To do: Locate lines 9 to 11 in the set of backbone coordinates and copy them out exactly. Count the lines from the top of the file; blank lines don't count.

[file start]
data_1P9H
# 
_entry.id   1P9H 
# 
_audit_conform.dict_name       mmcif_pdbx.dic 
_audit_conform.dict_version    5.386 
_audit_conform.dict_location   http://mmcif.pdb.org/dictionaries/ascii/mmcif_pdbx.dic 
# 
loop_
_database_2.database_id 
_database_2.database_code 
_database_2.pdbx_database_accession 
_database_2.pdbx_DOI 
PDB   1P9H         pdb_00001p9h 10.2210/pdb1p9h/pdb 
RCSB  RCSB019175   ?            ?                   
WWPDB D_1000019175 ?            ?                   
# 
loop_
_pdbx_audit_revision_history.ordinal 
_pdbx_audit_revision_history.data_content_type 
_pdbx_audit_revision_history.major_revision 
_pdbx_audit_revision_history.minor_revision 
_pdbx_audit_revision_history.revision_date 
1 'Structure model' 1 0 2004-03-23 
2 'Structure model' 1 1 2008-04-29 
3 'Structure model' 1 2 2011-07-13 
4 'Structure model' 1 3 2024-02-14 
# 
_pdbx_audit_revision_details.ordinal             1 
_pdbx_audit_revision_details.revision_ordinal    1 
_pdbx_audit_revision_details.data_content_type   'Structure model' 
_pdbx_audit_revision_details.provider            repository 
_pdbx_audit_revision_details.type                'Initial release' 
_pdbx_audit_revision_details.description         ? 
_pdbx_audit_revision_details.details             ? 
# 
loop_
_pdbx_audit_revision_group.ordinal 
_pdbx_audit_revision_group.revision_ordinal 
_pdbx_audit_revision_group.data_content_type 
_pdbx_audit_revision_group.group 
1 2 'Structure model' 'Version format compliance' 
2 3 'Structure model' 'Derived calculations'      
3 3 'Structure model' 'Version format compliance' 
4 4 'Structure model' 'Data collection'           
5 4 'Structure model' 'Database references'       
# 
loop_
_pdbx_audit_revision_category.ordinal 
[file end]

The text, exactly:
loop_
_database_2.database_id 
_database_2.database_code 